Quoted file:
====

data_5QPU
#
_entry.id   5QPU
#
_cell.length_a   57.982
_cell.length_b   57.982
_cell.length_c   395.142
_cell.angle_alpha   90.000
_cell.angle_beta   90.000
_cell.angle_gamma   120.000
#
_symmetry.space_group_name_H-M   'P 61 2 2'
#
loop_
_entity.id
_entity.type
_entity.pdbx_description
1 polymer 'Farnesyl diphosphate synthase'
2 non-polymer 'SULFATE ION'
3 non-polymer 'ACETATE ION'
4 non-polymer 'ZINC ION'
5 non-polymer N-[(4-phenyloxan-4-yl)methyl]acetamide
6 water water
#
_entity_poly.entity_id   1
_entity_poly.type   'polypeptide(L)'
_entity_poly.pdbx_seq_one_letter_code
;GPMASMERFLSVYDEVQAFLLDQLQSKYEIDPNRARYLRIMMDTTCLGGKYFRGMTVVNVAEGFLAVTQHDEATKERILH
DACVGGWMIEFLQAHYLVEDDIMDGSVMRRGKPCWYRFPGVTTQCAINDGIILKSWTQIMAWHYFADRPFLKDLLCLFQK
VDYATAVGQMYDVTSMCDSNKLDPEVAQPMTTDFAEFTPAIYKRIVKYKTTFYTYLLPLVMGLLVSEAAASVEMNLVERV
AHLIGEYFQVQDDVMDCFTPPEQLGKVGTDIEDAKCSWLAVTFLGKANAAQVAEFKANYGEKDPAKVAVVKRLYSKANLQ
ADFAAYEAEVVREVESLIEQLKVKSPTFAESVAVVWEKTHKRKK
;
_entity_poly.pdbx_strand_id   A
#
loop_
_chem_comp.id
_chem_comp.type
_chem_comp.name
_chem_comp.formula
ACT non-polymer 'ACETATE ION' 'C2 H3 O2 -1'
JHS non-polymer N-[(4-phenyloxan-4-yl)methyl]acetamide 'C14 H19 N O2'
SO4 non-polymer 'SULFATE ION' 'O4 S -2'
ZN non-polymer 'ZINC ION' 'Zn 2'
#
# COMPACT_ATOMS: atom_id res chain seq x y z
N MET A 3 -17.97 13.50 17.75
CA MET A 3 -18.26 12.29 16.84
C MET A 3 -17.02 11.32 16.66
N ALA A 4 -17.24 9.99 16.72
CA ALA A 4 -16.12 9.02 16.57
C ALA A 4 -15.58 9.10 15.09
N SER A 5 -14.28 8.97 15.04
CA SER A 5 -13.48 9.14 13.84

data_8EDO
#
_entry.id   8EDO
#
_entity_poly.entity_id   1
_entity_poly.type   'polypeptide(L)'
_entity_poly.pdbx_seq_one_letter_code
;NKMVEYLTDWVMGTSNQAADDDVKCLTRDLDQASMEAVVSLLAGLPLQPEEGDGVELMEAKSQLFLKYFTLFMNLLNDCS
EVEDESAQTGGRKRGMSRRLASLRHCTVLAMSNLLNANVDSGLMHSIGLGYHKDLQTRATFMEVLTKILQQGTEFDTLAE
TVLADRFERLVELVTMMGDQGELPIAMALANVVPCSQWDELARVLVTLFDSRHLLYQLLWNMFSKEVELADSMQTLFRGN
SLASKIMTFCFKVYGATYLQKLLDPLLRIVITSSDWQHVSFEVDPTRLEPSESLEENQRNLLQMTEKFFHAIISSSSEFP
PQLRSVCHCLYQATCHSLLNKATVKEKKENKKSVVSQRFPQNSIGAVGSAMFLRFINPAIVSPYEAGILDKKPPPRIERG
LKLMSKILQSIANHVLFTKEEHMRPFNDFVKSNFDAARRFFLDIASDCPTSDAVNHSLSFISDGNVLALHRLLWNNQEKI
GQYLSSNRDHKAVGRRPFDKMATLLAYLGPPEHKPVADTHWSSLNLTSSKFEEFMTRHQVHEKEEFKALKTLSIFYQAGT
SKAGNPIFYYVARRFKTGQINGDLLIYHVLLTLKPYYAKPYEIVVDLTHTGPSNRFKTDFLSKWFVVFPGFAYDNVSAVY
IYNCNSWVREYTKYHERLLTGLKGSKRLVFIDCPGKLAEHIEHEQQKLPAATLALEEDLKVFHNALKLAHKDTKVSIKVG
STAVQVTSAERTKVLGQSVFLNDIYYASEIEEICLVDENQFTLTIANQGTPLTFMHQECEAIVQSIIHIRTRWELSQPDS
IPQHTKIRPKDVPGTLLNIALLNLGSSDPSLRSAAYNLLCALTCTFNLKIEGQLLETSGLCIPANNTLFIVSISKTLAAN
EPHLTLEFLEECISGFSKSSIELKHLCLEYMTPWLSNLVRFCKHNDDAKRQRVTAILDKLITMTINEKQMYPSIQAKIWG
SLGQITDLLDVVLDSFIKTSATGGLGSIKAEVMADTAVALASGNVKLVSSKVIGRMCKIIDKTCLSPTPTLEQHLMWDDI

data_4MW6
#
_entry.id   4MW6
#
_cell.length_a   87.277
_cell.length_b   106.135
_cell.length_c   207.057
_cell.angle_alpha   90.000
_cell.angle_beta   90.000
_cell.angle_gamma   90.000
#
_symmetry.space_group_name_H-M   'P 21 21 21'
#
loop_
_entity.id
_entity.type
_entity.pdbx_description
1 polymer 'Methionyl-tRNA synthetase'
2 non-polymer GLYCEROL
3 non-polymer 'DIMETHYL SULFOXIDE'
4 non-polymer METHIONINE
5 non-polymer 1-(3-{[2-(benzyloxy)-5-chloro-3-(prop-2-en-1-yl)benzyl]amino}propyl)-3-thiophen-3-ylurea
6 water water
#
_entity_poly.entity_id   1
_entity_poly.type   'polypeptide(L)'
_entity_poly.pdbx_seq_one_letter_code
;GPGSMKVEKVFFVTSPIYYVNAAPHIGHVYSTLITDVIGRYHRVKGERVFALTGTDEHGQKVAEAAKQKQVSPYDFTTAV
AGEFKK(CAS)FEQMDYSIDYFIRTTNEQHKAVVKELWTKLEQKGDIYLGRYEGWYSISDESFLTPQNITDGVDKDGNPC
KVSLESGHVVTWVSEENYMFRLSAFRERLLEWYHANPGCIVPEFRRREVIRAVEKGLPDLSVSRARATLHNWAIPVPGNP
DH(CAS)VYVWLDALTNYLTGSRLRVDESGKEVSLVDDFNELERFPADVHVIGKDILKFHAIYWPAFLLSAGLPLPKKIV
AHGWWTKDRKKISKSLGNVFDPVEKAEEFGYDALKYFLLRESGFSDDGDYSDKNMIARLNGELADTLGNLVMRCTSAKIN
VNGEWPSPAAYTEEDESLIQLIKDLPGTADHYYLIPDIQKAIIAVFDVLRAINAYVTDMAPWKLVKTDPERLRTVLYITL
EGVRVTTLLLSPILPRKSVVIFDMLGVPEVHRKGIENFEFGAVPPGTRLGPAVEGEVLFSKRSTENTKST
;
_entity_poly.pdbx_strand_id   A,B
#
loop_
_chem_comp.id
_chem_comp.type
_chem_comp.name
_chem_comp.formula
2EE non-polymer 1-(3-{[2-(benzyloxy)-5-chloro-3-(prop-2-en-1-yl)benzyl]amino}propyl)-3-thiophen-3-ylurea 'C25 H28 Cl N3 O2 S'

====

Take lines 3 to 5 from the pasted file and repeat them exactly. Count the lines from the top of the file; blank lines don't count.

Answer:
_entry.id   5QPU
#
_cell.length_a   57.982